They’re working with the University of Western Ontario and University of Calgary, testing green roofs using the same plants, in the same soil in three Canadian cities—Halifax, London and Calgary—with three different climates. Evidence already shows not every plant is suited for every location.
Lundholm’s research is funded by The Natural Sciences and Engineering Research Council of Canada (NSERC), a strategic grant of $100,000 over three years. He publishes his findings in academic journals and shares it with interested industry partners—architects, engineers, contractors and governments.
It’s been a challenge to find suitable buildings on which to build a green roof in Halifax. “Old buildings, roofs aren’t in good shape, and many aren’t up to current building codes,” Lundholm says. “I think it’s going to take incentives and it’s something the municipality would have to believe in. We need to start dealing with this.”


Dr. Boris Worm, Dalhousie University, Marine Biodiversity

Jaws. Shark Week. Sharknado. The public has been bitten with curiosity of everything sharks.
Dr. Boris Worm is ahead of the trends. He’s been studying sharks for 10 years and marine biodiversity for 18 years.
“My main research is marine biodiversity, which means all of the species that live in the ocean, why they really aggregate in some areas and not so much in others,” he says.
Worm and his students study the changing of marine biodiversity over time. The research receives about $150,000 in research grants from The Natural Sciences and Engineering Research Council of Canada (NSERC).
And as mentioned, sharks fascinate him.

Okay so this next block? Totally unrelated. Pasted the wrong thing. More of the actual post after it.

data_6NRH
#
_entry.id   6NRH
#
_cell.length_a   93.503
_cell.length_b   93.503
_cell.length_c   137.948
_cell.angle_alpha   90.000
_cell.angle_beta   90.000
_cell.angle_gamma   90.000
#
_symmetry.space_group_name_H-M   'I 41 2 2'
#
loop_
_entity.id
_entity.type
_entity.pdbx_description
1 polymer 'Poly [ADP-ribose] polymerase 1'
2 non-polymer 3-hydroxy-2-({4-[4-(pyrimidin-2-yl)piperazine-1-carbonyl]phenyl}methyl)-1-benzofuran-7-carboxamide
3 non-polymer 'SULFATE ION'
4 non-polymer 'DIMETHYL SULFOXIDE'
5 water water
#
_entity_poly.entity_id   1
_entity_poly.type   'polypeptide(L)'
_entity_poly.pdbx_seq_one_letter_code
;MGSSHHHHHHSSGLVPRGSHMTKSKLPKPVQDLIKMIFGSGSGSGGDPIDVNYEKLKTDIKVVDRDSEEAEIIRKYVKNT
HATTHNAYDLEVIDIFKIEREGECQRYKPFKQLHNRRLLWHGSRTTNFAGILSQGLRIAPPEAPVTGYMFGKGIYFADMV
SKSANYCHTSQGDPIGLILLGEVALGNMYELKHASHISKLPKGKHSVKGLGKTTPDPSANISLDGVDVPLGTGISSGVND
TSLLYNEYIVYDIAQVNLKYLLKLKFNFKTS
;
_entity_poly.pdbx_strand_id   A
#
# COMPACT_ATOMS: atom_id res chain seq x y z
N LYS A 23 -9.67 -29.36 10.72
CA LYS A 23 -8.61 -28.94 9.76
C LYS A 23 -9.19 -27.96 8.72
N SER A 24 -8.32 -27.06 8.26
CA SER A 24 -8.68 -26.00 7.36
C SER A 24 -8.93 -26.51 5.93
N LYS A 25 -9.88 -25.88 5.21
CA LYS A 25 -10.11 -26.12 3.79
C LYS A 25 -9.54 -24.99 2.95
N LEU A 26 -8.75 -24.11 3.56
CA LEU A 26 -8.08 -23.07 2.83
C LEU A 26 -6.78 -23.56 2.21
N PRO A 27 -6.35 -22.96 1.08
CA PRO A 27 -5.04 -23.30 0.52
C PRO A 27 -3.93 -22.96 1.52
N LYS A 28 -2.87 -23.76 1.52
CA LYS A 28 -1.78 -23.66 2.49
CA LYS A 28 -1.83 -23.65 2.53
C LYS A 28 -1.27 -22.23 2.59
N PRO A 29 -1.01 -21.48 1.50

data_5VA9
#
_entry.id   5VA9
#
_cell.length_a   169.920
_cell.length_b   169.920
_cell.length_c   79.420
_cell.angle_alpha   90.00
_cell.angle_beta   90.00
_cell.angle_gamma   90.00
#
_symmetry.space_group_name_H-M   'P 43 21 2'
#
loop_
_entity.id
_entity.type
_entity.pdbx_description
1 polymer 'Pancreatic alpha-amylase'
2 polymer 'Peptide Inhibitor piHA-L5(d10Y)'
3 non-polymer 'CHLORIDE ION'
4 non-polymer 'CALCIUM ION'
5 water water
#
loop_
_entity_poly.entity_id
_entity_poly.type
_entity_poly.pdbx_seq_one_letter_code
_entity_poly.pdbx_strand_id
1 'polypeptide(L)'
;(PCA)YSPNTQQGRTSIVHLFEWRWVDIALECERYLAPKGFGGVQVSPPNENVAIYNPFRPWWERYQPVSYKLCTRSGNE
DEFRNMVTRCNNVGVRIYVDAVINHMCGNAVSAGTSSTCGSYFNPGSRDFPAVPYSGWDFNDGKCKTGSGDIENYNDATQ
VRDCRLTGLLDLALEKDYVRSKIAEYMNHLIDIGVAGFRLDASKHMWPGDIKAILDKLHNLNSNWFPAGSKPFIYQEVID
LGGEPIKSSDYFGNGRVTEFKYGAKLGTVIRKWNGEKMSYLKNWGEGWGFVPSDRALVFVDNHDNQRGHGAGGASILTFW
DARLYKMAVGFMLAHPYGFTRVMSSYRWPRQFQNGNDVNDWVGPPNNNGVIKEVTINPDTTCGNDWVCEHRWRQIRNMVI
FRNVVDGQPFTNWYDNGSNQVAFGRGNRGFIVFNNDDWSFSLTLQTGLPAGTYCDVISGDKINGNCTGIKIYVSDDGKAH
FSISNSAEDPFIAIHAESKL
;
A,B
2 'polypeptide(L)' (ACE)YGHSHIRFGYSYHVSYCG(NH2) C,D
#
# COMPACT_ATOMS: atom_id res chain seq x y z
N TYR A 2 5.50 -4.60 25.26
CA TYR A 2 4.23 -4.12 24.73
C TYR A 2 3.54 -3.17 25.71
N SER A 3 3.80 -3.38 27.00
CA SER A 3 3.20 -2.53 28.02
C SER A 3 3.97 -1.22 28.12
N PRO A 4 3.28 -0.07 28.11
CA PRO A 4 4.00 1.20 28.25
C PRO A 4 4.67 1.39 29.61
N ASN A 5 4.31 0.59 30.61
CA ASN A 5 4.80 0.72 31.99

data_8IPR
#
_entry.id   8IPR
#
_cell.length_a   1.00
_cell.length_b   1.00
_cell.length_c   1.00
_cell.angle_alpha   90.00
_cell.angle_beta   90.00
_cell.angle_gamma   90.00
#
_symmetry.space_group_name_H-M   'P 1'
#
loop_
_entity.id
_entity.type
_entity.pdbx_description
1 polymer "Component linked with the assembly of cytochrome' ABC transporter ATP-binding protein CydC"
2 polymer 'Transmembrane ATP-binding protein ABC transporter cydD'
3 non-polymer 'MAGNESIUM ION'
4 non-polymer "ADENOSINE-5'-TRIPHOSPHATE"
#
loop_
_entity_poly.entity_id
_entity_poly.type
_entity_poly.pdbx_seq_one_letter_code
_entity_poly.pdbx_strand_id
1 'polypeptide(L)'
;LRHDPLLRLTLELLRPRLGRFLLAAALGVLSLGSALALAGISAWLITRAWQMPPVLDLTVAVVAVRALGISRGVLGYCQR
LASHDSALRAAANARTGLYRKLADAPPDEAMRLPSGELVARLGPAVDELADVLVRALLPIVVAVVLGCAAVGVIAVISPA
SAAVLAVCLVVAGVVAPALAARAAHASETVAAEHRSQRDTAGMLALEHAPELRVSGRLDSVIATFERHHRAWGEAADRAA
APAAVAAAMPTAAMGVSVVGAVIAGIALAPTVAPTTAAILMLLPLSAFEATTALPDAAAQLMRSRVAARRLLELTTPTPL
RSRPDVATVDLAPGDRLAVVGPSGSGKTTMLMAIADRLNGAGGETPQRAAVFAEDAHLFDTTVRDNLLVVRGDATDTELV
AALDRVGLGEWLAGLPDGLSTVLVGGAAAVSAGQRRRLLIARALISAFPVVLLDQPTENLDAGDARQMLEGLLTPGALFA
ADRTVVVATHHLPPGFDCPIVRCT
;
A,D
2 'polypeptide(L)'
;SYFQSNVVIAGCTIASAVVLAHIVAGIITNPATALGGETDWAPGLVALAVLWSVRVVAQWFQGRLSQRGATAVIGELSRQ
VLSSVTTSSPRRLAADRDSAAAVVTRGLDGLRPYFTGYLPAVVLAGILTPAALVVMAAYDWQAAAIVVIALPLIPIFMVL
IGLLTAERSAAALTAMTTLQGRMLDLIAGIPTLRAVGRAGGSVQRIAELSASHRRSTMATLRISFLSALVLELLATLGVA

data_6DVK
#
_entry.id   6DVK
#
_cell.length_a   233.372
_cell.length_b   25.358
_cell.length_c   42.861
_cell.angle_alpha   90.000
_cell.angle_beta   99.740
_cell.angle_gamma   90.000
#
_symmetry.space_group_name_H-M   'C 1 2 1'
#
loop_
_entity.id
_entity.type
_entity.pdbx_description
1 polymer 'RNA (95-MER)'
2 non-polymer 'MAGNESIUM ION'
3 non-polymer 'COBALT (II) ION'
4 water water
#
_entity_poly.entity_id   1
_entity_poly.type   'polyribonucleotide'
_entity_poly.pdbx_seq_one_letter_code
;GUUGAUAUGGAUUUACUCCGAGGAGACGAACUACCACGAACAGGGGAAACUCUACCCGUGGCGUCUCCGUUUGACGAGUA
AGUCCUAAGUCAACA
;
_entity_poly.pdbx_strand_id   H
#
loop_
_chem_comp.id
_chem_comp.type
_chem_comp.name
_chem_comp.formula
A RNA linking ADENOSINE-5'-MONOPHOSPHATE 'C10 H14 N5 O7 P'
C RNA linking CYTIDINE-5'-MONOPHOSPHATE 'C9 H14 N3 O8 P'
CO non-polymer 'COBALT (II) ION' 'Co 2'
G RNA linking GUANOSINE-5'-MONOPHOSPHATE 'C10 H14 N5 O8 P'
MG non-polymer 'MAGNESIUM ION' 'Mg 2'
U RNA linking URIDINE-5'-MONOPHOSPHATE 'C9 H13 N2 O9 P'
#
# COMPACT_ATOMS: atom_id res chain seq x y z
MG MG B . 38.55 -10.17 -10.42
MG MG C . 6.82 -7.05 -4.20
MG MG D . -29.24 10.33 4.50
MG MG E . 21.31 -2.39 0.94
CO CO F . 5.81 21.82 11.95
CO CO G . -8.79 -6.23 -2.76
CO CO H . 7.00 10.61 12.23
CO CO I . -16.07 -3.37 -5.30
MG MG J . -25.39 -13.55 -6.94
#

According to Worm, sharks are among the oldest marine species, existing for about 400 million years, twice as long as dinosaurs, and survived five mass extinctions. So, why are sharks so important?
Sharks control the ecosystem from the top. “They’re like the police,” he says. “They tend to keep everybody on their toes. They have a really strongly effect, just by their presence.”
Sharks only produce a small number of pups, and they’re naive, Worm says, making them easily caught and vulnerable to mortality. Humans have become the shark’s enemy. “It’s very well documented that where fisheries expand, the number of sharks drops,” he says. Worm talks to people in the fishing industry. Catching sharks can ruin gear, creating problems for fisherman economically. He says fishermen love marine life and are receptive to solutions.
Worm works to raise awareness about the ocean and how to look after it. Dalhousie introduced its first shark class in 2013. Students went out on the water and tagged sharks.
Worm hosts a column on CBC Radio, and visits high schools. He’s also working with the National Film Board in creating interactive videos called Ocean School for children. “Half the oxygen that we breathe … comes from land plants and half of it comes from the sea,” he says. “So you have to thank the ocean for every second breath.”


The Community Conservation Research Network, headed by Dr. Anthony Charles at Saint Mary’s University, is a year-old group of professors, students, community initiatives and government resources in Halifax, nationally and internationally, works to solve various environmental issues in communities.
Dr. Rituparna Kanungo is a Saint Mary’s University physicist studying rare isotopes that can’t be found on Earth that may assist in fighting cancer.
Dr. Susie Brigham, a researcher at Mount Saint Vincent University, is exploring immigrants’ experiences within the immigration system. Brigham uses photography to explore experiences of individuals whose first language is not English.

This story was originally published in Halifax Magazine.